A new virus is being masked as breaking news about the capture of Osama Bin Laden, the arrest of the author of the MyDoom worm, and conspiracy theories about the death of Pope John Paul II.

The Kedebe-F worm spreads via email using a variety of different subject lines and message bodies, according to analysts at Sophos, Inc., an anti-virus and anti-spam company with U.S. headquarters in Lynnfield, Mass. Users who are duped into opening an attached file risk downloading the worm, disabling their security software and spreading the virus to other users via email and P2P file sharing.

''Hackers are constantly trying to dupe computer users into running malicious code with the promise of breaking news stories,'' says Graham Cluley, senior technology consultant for Sophos. ''Using the late Pope's name is a sick trick designed to fool the unwary. Everyone should exercise extreme caution, run up-to-date anti-virus software, and ensure they never run unsolicited email attachments.''

Sophos analysts say the email uses a variety of false stories -- the death of the famed singer Michael Jackson, or the capture of terrorist leader Osama Bin Laden by U.S. forces, and even the arrest of the creator of the MyDoom worm by Microsoft.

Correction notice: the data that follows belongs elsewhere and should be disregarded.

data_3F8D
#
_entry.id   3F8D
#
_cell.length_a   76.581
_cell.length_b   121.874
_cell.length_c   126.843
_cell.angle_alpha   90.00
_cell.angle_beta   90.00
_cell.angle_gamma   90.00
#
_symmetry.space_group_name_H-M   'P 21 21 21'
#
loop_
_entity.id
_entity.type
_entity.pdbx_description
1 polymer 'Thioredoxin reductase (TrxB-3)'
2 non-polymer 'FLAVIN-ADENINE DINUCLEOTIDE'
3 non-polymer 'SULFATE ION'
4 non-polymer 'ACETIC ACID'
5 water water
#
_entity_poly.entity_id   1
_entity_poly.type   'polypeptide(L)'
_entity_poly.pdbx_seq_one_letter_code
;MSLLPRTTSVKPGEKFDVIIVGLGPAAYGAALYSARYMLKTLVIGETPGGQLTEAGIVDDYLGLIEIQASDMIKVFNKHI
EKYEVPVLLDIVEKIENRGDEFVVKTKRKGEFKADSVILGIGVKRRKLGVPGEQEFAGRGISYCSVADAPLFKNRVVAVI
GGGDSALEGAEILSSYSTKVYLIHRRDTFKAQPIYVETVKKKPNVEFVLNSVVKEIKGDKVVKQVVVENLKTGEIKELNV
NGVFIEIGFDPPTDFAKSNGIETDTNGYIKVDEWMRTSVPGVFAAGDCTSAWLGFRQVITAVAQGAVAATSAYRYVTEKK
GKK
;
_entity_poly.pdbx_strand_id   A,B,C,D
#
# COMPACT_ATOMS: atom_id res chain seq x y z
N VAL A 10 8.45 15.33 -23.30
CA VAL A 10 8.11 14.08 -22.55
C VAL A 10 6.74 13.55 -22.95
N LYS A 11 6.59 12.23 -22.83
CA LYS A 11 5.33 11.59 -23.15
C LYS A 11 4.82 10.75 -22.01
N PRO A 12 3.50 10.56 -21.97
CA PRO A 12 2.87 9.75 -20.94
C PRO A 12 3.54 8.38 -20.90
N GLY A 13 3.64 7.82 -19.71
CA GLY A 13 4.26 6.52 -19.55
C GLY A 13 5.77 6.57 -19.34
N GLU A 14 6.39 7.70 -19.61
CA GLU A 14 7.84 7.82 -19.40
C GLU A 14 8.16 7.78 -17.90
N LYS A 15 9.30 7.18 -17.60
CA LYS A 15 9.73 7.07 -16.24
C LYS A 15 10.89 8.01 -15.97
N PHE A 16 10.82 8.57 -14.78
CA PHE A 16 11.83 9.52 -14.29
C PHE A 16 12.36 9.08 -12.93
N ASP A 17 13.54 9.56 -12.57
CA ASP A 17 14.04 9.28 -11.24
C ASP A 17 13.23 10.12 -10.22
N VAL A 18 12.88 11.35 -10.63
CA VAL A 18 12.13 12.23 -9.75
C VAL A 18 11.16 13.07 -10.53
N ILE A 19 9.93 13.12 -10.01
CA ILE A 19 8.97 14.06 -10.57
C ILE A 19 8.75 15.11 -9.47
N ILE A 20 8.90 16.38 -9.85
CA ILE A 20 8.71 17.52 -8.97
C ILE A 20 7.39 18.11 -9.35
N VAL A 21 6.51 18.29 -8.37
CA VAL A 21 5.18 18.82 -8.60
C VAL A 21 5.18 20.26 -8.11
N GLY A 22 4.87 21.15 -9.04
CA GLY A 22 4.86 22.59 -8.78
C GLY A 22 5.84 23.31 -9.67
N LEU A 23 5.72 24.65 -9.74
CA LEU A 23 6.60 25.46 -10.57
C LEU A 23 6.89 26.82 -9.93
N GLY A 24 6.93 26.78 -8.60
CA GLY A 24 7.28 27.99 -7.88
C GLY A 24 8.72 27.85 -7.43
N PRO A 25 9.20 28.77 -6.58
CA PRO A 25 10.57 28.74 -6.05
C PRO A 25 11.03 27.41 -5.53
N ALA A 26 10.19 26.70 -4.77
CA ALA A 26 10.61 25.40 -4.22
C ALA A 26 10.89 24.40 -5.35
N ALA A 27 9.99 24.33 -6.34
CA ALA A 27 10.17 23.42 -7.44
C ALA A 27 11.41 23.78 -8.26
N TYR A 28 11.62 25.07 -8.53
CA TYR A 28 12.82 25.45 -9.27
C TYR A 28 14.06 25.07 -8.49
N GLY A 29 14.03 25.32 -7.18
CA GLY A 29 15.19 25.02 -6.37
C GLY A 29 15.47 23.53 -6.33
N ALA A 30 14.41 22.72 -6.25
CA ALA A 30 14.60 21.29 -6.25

One version focuses on conspiracy theories surrounding the death of Pope John Paul II, who died this past spring. That message reads: ''someone sent me this document which is stolen from a secret government body and deals about John Paul's death. It says he was killed by two 'doctors' who were hired by some government bodies. The text attached contains all the story behind his death and who these doctors are.''

In April, analysts warned that spammers were taking advantage of people's interest in the pope and their emotions over his passing. It was part of a ''make-money-fast'' scheme.

''Internet criminals have no respect for taste and decency,'' says Cluley. ''All they're interested in is making money, and [making] other computer users' lives a misery... We wouldn't be surprised to see other public figures having their names abused by virus writers and spammers in the future.''

Sophos' online alert reports that so far the worm is not spreading widely.